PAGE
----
Preview: Rutgers vs. Pitt

For the third consecutive year, Rutgers is bowl eligible. The Scarlet Knights blew out Army in a Friday night game last week to end a two-game skid and get to six wins. Now they face Pittsburgh, a team that runs nearly identical offensive and defensive schemes, in the last game at Rutgers Stadium this year. SOR gives you the breakdown.

Saturday is Senior Day at Rutgers, where the Scarlet Knights (6-4, 2-3 Big East) will honor a class of 20 players that has been part of 28 wins and two bowl wins to date, with a chance to increase that number to 30 and 3. Pittsburgh (4-5, 2-2) is coming off a close win at Syracuse and comes in looking to keep its bowl hopes alive. It will be a showdown of the top two running backs in the Big East as Rutgers junior Ray Rice goes head to head with Pittsburgh freshman LeSean McCoy.


Pitt has garnered highly rated recruiting classes under third-year head coach Dave Wannstedt but has yet to live up to the expectations those classes bring. The Panthers got off to a slow start but have been playing better football the last month, winning two of their last three (including a victory against Cincinnati) after losing four straight. Pitt could be 6-3 if not for a late fumble on the 1-yard line in a 24-17 loss at Louisville Oct. 27 and a 48-45 double-overtime loss to Navy on Oct. 10.

The Panthers had trouble putting away a bad Syracuse team on Nov. 3, eventually outlasting the Orange and outscoring them 10-7 in the fourth quarter to salt away a 20-17 victory. Running back LeSean McCoy had 140 yards on 31 carries and became the third freshman in Pitt history to have 1,000 yards rushing.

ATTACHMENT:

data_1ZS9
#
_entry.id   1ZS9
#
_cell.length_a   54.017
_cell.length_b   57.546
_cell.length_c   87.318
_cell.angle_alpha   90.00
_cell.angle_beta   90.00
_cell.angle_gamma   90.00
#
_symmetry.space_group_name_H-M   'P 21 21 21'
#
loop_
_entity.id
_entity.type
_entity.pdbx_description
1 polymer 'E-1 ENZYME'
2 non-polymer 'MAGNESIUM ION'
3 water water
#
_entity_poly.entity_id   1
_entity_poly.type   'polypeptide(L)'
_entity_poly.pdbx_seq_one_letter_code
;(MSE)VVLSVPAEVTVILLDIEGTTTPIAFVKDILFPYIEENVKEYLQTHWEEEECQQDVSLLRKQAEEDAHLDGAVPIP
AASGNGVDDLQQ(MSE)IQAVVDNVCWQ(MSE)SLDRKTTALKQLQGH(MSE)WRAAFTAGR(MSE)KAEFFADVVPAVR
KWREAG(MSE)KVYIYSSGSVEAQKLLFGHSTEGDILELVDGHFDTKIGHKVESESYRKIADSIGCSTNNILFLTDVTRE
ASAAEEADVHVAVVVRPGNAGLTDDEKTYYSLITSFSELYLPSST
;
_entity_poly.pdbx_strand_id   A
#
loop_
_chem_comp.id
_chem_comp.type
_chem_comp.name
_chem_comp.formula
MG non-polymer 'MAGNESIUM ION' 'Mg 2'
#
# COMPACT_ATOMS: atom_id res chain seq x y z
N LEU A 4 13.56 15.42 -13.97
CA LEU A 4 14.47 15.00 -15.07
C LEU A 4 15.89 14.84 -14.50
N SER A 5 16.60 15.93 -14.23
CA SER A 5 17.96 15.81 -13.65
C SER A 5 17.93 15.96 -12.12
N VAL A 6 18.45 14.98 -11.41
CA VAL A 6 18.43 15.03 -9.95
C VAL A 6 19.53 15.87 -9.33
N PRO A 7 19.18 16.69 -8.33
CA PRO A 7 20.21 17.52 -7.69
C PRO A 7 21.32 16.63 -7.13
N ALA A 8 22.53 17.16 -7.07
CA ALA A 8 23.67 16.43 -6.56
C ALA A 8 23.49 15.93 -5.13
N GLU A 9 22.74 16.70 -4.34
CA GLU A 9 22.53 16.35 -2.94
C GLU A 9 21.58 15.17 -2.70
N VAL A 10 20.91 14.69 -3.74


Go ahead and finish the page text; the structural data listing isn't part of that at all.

It's a one-man band in Pitt this year, and McCoy is THE man. He leads all freshmen nationally in rushing with 1,065 yards and 11 touchdowns and is second in the Big East among all runners behind Rutgers tailback Ray Rice. He is two touchdowns shy of tying Tony Dorsett's freshman scoring record at Pitt. McCoy displaced junior LaRod Stephens-Howling as the starter in the third game this season and has not looked back.

Not surprisingly, Pitt is a run-oriented team that operates out of a pro-style offense. The Panthers manage 152.2 yards rushing per game, led by McCoy's 118.3 average yards per contest. However, the one-dimensional nature of Pitt's offense has caused multiple problems. The Panthers have managed to score more than two offensive touchdowns on just three occasions this season and have done it just once over their last seven contests (2-5 record in those games).

Additionally, Pitt is 101st nationally in passing offense (179.3 yards per game) and 100th in total offense (331.6 ypg). Freshman quarterback Pat Bostick, who started the last five Pitt games under center, is rated eighth in the Big East in passing efficiency and has thrown seven interceptions to five touchdowns.


Wannstedt is a defensive coach, and its shows by the way Pitt runs his 4-3 scheme. The Panthers have a strong pass rush, led by senior defensive end Joe Clermond, who has registered 7 1/2 sacks and 9 1/2 tackles for loss. Clermond is a disruptive force, and Pitt is first in the Big East with 2.8 sacks per game (25 total through nine games).

Junior middle linebacker Scott McKillop is the top tackler in the Big East and is second in college football with an average of 7.6 tackles per game. He has registered double digits in tackles on five occasions this season, including 17 against Michigan State Sept. 15.

Pitt is able to key the run and holds opponents to just 128.6 yards rushing per game. The Panthers have allowed 14 rushing touchdowns this season, including four games where they have yielded multiple rushing TDs (similar to Rutgers, which has allowed 14 rushing TDs and four multiple games).


Kickoff return man Lowell Robinson presents a matchup problem for Rutgers. Pitt's speedy senior averages more than 25 yards per kickoff return this year, though he hasn't taken one for a touchdown yet. At the least, he should be able to set up Pitt with field position near midfield on kickoffs.

Pitt's punting unit is average, but place-kicker Conor Lee is solid, making 13 of 15 field goal attempts this season and all 23 PATs. A 42-yard attempt that he pushed wide versus Syracuse was his first miss since opening week. Lee, who is perfect in the all-important 30-39 range, had made 12 straight since missing his first attempt of the year versus Eastern Michigan Sept. 1.